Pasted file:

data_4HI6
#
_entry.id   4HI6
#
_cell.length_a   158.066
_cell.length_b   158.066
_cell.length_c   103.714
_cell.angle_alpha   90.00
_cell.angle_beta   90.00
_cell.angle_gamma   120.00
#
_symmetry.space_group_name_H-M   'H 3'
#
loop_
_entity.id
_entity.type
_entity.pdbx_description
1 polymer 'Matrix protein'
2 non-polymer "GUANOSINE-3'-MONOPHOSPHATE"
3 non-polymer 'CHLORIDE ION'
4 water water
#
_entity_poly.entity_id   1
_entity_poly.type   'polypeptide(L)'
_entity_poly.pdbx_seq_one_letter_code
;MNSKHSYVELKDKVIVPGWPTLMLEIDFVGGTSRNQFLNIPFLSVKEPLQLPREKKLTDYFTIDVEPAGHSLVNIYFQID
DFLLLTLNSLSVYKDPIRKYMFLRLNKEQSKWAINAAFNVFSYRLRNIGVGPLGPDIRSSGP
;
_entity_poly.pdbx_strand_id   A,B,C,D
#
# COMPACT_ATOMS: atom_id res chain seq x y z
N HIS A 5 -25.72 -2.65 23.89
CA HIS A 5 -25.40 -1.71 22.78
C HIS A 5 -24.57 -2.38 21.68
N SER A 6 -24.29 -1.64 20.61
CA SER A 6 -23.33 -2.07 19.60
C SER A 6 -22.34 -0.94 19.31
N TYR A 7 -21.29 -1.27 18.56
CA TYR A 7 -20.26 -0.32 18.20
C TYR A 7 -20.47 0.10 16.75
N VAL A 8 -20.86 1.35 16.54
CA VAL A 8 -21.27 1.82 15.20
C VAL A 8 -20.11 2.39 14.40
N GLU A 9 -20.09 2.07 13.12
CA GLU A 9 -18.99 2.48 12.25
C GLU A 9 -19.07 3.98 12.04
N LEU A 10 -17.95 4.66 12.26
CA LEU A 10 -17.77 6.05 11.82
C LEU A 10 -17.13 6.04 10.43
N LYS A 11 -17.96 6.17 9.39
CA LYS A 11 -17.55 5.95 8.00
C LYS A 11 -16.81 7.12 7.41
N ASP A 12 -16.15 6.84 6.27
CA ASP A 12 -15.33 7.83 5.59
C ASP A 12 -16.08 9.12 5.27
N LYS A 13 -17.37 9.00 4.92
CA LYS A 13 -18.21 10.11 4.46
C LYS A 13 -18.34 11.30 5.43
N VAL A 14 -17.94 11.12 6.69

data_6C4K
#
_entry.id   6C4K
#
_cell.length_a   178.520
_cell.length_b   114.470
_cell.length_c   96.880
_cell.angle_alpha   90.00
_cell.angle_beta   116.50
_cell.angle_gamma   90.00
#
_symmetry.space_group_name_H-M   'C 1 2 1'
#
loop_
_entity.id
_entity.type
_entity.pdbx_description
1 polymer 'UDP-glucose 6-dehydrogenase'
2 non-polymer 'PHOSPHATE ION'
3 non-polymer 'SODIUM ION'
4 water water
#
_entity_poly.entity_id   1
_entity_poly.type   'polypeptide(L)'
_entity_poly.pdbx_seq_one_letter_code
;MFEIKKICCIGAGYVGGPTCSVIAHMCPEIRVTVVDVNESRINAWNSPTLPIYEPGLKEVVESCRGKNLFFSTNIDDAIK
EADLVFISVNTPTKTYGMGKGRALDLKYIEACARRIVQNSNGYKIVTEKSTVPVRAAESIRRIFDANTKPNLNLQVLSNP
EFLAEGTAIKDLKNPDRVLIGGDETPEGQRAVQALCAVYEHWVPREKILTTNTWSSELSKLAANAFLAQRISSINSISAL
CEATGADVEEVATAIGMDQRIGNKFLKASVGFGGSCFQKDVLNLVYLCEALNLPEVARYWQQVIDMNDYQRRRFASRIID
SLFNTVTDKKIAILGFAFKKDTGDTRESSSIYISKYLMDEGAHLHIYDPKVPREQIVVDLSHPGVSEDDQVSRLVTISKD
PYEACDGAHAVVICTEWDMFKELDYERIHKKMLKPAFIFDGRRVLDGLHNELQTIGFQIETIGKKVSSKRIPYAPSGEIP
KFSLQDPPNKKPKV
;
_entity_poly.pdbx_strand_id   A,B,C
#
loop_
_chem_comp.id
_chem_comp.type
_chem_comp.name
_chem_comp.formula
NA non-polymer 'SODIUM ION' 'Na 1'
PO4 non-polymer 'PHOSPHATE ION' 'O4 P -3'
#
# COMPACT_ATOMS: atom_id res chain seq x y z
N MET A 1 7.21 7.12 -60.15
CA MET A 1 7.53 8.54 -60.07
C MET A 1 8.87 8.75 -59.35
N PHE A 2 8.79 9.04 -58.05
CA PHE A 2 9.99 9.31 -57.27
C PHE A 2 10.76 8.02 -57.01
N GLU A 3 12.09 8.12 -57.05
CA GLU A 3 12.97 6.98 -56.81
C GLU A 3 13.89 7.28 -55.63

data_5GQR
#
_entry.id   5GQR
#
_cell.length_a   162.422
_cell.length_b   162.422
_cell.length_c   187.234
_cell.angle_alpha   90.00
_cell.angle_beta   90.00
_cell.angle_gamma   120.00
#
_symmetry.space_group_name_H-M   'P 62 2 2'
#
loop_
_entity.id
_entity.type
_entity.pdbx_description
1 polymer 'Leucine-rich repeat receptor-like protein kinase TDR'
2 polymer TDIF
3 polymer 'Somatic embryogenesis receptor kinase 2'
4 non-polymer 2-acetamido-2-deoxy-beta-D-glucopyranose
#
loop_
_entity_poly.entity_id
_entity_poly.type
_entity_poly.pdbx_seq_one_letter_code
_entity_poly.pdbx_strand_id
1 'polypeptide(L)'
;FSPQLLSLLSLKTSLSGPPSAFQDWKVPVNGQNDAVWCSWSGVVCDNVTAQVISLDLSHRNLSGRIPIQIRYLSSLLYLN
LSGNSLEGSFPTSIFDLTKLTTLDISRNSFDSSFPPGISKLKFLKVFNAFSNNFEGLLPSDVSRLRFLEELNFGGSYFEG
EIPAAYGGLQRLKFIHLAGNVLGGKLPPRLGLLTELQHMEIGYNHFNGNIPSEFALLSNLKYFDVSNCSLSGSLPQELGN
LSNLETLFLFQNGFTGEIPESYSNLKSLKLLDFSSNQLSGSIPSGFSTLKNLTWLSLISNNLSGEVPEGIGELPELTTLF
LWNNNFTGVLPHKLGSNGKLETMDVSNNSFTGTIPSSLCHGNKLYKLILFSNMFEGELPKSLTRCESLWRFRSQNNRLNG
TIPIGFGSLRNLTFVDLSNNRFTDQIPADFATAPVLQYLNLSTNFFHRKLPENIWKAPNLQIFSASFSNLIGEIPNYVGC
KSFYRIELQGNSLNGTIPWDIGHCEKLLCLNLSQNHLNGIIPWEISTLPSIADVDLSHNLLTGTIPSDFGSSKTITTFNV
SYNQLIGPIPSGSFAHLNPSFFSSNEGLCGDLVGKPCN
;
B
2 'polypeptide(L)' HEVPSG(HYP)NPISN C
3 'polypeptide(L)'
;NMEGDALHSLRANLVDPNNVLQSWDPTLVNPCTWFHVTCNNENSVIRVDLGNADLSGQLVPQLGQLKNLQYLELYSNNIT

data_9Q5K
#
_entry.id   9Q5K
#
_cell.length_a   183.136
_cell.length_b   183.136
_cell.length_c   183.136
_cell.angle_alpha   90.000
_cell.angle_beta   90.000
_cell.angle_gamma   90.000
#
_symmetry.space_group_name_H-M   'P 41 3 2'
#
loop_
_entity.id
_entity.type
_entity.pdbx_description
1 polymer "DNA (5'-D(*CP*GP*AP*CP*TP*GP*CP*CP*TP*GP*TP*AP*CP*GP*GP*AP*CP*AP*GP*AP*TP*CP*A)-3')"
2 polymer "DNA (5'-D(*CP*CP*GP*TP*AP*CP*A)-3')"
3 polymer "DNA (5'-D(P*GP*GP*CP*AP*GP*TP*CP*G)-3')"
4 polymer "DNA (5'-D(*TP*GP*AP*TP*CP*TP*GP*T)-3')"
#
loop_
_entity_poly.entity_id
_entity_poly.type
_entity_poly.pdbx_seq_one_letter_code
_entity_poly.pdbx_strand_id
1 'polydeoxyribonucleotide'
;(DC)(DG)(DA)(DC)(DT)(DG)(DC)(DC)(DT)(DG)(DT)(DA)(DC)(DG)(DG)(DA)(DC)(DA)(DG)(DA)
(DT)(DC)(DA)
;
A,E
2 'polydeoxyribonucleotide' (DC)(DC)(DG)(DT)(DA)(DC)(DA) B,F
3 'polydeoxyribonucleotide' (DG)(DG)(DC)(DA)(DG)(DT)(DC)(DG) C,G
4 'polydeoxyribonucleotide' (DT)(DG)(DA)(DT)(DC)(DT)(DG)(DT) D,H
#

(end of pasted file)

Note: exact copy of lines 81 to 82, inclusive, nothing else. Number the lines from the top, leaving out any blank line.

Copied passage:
#
_entity_poly.entity_id   1